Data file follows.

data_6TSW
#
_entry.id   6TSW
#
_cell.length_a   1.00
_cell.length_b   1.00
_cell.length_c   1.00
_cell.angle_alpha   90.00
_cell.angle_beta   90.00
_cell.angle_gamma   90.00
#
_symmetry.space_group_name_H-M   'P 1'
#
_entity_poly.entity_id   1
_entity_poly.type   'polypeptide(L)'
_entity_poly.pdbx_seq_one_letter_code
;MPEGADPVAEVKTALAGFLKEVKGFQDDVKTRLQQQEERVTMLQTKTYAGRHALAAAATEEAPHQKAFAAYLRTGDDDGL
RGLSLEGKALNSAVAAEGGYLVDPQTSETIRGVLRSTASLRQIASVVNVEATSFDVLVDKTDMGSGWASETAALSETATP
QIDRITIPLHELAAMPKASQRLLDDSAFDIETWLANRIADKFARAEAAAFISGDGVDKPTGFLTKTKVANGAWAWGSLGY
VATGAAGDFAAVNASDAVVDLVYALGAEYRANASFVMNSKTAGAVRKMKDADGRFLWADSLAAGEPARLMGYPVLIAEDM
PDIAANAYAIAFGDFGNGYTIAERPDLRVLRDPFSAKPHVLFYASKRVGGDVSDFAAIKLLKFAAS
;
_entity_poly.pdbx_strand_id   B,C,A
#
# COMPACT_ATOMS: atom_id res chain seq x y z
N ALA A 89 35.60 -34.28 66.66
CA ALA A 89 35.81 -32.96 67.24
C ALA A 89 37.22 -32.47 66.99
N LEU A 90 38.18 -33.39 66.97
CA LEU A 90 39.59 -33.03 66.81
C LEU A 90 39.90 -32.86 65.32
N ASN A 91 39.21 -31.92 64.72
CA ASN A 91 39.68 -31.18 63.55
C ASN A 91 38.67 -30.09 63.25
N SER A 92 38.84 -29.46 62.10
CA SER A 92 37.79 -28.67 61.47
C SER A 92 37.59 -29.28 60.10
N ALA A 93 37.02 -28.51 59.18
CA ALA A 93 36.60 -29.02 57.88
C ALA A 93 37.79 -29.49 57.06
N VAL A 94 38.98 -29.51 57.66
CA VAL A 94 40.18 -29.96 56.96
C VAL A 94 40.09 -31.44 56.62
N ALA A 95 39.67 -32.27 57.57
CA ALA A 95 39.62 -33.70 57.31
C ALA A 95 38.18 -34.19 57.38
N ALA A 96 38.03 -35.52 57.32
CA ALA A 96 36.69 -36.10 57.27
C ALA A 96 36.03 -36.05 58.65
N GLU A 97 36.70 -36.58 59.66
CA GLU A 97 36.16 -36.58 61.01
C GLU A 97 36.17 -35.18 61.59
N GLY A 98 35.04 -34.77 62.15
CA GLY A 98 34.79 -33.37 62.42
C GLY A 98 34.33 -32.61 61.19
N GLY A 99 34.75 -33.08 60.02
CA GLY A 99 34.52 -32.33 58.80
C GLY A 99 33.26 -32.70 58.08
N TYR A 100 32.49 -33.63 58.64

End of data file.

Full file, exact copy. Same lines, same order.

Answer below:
data_6TSW
#
_entry.id   6TSW
#
_cell.length_a   1.00
_cell.length_b   1.00
_cell.length_c   1.00
_cell.angle_alpha   90.00
_cell.angle_beta   90.00
_cell.angle_gamma   90.00
#
_symmetry.space_group_name_H-M   'P 1'
#
_entity_poly.entity_id   1
_entity_poly.type   'polypeptide(L)'
_entity_poly.pdbx_seq_one_letter_code
;MPEGADPVAEVKTALAGFLKEVKGFQDDVKTRLQQQEERVTMLQTKTYAGRHALAAAATEEAPHQKAFAAYLRTGDDDGL
RGLSLEGKALNSAVAAEGGYLVDPQTSETIRGVLRSTASLRQIASVVNVEATSFDVLVDKTDMGSGWASETAALSETATP
QIDRITIPLHELAAMPKASQRLLDDSAFDIETWLANRIADKFARAEAAAFISGDGVDKPTGFLTKTKVANGAWAWGSLGY
VATGAAGDFAAVNASDAVVDLVYALGAEYRANASFVMNSKTAGAVRKMKDADGRFLWADSLAAGEPARLMGYPVLIAEDM
PDIAANAYAIAFGDFGNGYTIAERPDLRVLRDPFSAKPHVLFYASKRVGGDVSDFAAIKLLKFAAS
;
_entity_poly.pdbx_strand_id   B,C,A
#
# COMPACT_ATOMS: atom_id res chain seq x y z
N ALA A 89 35.60 -34.28 66.66
CA ALA A 89 35.81 -32.96 67.24
C ALA A 89 37.22 -32.47 66.99
N LEU A 90 38.18 -33.39 66.97
CA LEU A 90 39.59 -33.03 66.81
C LEU A 90 39.90 -32.86 65.32
N ASN A 91 39.21 -31.92 64.72
CA ASN A 91 39.68 -31.18 63.55
C ASN A 91 38.67 -30.09 63.25
N SER A 92 38.84 -29.46 62.10
CA SER A 92 37.79 -28.67 61.47
C SER A 92 37.59 -29.28 60.10
N ALA A 93 37.02 -28.51 59.18
CA ALA A 93 36.60 -29.02 57.88
C ALA A 93 37.79 -29.49 57.06
N VAL A 94 38.98 -29.51 57.66
CA VAL A 94 40.18 -29.96 56.96
C VAL A 94 40.09 -31.44 56.62
N ALA A 95 39.67 -32.27 57.57
CA ALA A 95 39.62 -33.70 57.31
C ALA A 95 38.18 -34.19 57.38
N ALA A 96 38.03 -35.52 57.32
CA ALA A 96 36.69 -36.10 57.27
C ALA A 96 36.03 -36.05 58.65
N GLU A 97 36.70 -36.58 59.66
CA GLU A 97 36.16 -36.58 61.01
C GLU A 97 36.17 -35.18 61.59
N GLY A 98 35.04 -34.77 62.15
CA GLY A 98 34.79 -33.37 62.42
C GLY A 98 34.33 -32.61 61.19
N GLY A 99 34.75 -33.08 60.02
CA GLY A 99 34.52 -32.33 58.80
C GLY A 99 33.26 -32.70 58.08
N TYR A 100 32.49 -33.63 58.64